One of the most common complaints I hear from Labour MPs about the Miliband operation is that it fails to control images that shape public perception of the party and its leader. The two most senior communications people in the team – Bob Roberts and Tom Baldwin – both have newspaper backgrounds. Miliband’s closest advisers deal either in technical detail or abstract ideas. Miliband himself has an aversion to the kind of husky-hugging photo stunt that Cameron used to get his message across in the early days of opposition. Cameron employed his own photographer to maintain a steady flow of faux-intimate black-and-white shots of the candidate at work. By contrast, picture agency databases are full of unflattering angles of the Labour leader. He needs someone to be thinking harder about how his message is transmitted without words.
 

3. Sign up some capitalists

 
Miliband wants to reform British capitalism. He says it rewards the wrong people; it squeezes the many while indulging the wealthy few. It is a message that could resonate with people weighed down by the rising cost of living. The problem is that, historically, Labour has a prickly relationship with profit, markets and commerce, which makes it hard for the nuance in Miliband’s position to come across. He can talk about fairness but as soon as he says “capitalism” some people will see a career politician with no business experience giving vent to old lefty grudges.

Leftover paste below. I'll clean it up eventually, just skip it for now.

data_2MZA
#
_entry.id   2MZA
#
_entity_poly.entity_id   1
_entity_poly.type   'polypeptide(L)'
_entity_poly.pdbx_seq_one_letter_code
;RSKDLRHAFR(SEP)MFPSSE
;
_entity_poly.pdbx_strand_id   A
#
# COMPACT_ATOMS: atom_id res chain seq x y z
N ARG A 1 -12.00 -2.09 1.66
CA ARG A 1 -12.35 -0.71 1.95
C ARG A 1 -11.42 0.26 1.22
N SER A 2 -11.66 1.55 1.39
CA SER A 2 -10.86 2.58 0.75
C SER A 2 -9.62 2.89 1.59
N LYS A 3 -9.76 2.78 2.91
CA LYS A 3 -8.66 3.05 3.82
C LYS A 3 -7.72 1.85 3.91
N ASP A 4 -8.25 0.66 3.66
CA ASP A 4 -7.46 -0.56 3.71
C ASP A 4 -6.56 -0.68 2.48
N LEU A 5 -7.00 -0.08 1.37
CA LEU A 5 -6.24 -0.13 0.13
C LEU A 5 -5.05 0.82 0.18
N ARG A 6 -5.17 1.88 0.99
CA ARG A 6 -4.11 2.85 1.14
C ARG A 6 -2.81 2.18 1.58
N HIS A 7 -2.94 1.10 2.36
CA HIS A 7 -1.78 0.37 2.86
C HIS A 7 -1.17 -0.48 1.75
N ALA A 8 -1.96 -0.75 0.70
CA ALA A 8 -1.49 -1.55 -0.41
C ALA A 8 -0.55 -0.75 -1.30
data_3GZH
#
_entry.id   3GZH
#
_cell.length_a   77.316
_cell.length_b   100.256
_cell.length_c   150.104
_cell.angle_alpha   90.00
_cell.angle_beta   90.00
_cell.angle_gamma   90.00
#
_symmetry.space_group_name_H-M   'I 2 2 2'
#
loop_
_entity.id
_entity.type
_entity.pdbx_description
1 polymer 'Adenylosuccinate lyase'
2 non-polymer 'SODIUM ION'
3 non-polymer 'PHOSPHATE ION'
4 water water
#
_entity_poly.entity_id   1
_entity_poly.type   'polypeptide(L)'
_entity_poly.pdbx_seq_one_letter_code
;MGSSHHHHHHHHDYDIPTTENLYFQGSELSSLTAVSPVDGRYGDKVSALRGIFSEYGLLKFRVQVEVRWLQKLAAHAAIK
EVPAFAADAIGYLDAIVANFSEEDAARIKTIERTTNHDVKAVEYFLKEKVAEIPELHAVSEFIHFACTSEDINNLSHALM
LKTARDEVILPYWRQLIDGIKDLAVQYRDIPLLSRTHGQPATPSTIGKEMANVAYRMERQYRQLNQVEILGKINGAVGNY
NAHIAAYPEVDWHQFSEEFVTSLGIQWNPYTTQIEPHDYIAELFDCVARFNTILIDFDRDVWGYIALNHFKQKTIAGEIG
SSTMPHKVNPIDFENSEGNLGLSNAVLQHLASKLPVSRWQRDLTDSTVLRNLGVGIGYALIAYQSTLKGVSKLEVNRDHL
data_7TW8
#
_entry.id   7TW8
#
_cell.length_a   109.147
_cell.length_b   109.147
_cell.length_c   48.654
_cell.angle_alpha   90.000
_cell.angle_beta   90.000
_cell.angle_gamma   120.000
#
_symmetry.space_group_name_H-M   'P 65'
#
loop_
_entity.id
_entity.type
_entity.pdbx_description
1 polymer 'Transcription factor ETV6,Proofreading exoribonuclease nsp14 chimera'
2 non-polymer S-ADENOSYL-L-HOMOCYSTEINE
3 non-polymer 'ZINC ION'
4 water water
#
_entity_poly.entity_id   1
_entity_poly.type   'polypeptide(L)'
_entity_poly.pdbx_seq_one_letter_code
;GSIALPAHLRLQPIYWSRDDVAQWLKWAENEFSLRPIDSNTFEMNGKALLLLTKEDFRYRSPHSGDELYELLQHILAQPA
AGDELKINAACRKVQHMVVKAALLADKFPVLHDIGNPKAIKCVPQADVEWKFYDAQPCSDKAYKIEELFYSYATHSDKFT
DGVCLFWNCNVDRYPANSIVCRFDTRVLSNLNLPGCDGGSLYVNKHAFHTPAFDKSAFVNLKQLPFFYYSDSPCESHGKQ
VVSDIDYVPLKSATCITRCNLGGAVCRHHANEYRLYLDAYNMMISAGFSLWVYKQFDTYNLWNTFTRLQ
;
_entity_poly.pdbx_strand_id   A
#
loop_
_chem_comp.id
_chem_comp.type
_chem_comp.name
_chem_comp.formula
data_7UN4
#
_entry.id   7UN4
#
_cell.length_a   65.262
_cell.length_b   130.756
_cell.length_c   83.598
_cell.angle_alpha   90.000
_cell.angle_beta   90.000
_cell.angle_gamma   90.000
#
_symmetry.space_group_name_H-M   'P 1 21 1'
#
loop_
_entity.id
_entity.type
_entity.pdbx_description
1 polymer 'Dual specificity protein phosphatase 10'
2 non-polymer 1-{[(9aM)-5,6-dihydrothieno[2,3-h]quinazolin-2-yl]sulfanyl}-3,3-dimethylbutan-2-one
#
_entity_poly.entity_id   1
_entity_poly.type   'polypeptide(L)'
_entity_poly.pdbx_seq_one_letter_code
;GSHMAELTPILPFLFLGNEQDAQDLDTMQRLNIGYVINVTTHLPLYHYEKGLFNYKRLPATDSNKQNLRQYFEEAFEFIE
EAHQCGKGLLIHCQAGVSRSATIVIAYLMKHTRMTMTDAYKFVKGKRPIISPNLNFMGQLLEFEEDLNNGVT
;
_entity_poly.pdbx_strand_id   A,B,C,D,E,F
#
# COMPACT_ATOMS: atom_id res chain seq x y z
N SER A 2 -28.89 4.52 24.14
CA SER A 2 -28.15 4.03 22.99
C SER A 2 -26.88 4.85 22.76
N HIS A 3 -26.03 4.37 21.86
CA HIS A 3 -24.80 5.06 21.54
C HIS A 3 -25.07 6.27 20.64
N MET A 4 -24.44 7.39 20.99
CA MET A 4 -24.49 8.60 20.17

Miliband wants Labour to be the party of small businesses and entrepreneurs – the little guys who feel the rules of the game are skewed to favour banks and huge corporations. To get that idea across he needs endorsement from the people he claims to be representing. He needs to be able to point at good (that is, profitable and ethical) companies and say, “This is what I’m talking about.” To have a credible agenda for remaking capitalism, he needs capitalists on stage with him.
 

4. Promote the innovators

 
Miliband has accepted that any government he leads would face severe budget constraints. That is only the first stage in a process aimed at convincing voters that Labour takes seriously the need to be careful with taxpayers’ money. The next challenge is explaining how Labour austerity would be so different from the coalition version.